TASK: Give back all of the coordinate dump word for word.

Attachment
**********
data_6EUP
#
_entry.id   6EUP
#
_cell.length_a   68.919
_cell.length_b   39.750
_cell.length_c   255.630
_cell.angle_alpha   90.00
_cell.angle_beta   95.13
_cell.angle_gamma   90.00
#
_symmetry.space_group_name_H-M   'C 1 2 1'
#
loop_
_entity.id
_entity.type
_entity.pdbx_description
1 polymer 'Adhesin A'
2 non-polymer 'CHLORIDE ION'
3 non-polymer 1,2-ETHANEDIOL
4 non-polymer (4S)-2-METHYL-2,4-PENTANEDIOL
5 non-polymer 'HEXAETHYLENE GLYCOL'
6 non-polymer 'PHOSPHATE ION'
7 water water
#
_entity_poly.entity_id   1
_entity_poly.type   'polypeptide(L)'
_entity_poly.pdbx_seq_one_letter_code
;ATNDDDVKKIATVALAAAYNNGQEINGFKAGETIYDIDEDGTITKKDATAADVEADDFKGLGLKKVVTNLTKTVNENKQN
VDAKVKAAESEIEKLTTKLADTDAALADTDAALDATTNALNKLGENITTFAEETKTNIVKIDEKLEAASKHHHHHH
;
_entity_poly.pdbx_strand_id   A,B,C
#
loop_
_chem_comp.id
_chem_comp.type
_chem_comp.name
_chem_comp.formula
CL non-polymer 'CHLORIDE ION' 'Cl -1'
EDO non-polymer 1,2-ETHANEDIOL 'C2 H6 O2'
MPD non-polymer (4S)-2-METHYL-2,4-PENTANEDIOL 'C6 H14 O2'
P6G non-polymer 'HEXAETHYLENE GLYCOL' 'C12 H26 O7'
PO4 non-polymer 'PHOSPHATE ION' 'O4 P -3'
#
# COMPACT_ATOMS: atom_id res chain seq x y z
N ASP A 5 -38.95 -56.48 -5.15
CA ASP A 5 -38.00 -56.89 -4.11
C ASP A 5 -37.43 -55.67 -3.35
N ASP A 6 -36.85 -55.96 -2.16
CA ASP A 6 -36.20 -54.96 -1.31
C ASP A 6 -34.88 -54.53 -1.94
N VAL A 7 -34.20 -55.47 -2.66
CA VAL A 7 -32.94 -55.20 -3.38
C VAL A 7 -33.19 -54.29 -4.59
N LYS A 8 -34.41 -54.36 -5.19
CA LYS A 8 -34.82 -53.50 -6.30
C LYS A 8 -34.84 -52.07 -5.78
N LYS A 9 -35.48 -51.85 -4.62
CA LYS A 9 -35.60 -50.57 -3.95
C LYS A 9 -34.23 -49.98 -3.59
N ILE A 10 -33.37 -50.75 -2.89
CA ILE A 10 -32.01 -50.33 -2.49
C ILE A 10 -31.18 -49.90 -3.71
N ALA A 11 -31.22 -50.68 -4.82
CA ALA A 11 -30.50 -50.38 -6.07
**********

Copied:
data_6EUP
#
_entry.id   6EUP
#
_cell.length_a   68.919
_cell.length_b   39.750
_cell.length_c   255.630
_cell.angle_alpha   90.00
_cell.angle_beta   95.13
_cell.angle_gamma   90.00
#
_symmetry.space_group_name_H-M   'C 1 2 1'
#
loop_
_entity.id
_entity.type
_entity.pdbx_description
1 polymer 'Adhesin A'
2 non-polymer 'CHLORIDE ION'
3 non-polymer 1,2-ETHANEDIOL
4 non-polymer (4S)-2-METHYL-2,4-PENTANEDIOL
5 non-polymer 'HEXAETHYLENE GLYCOL'
6 non-polymer 'PHOSPHATE ION'
7 water water
#
_entity_poly.entity_id   1
_entity_poly.type   'polypeptide(L)'
_entity_poly.pdbx_seq_one_letter_code
;ATNDDDVKKIATVALAAAYNNGQEINGFKAGETIYDIDEDGTITKKDATAADVEADDFKGLGLKKVVTNLTKTVNENKQN
VDAKVKAAESEIEKLTTKLADTDAALADTDAALDATTNALNKLGENITTFAEETKTNIVKIDEKLEAASKHHHHHH
;
_entity_poly.pdbx_strand_id   A,B,C
#
loop_
_chem_comp.id
_chem_comp.type
_chem_comp.name
_chem_comp.formula
CL non-polymer 'CHLORIDE ION' 'Cl -1'
EDO non-polymer 1,2-ETHANEDIOL 'C2 H6 O2'
MPD non-polymer (4S)-2-METHYL-2,4-PENTANEDIOL 'C6 H14 O2'
P6G non-polymer 'HEXAETHYLENE GLYCOL' 'C12 H26 O7'
PO4 non-polymer 'PHOSPHATE ION' 'O4 P -3'
#
# COMPACT_ATOMS: atom_id res chain seq x y z
N ASP A 5 -38.95 -56.48 -5.15
CA ASP A 5 -38.00 -56.89 -4.11
C ASP A 5 -37.43 -55.67 -3.35
N ASP A 6 -36.85 -55.96 -2.16
CA ASP A 6 -36.20 -54.96 -1.31
C ASP A 6 -34.88 -54.53 -1.94
N VAL A 7 -34.20 -55.47 -2.66
CA VAL A 7 -32.94 -55.20 -3.38
C VAL A 7 -33.19 -54.29 -4.59
N LYS A 8 -34.41 -54.36 -5.19
CA LYS A 8 -34.82 -53.50 -6.30
C LYS A 8 -34.84 -52.07 -5.78
N LYS A 9 -35.48 -51.85 -4.62
CA LYS A 9 -35.60 -50.57 -3.95
C LYS A 9 -34.23 -49.98 -3.59
N ILE A 10 -33.37 -50.75 -2.89
CA ILE A 10 -32.01 -50.33 -2.49
C ILE A 10 -31.18 -49.90 -3.71
N ALA A 11 -31.22 -50.68 -4.82
CA ALA A 11 -30.50 -50.38 -6.07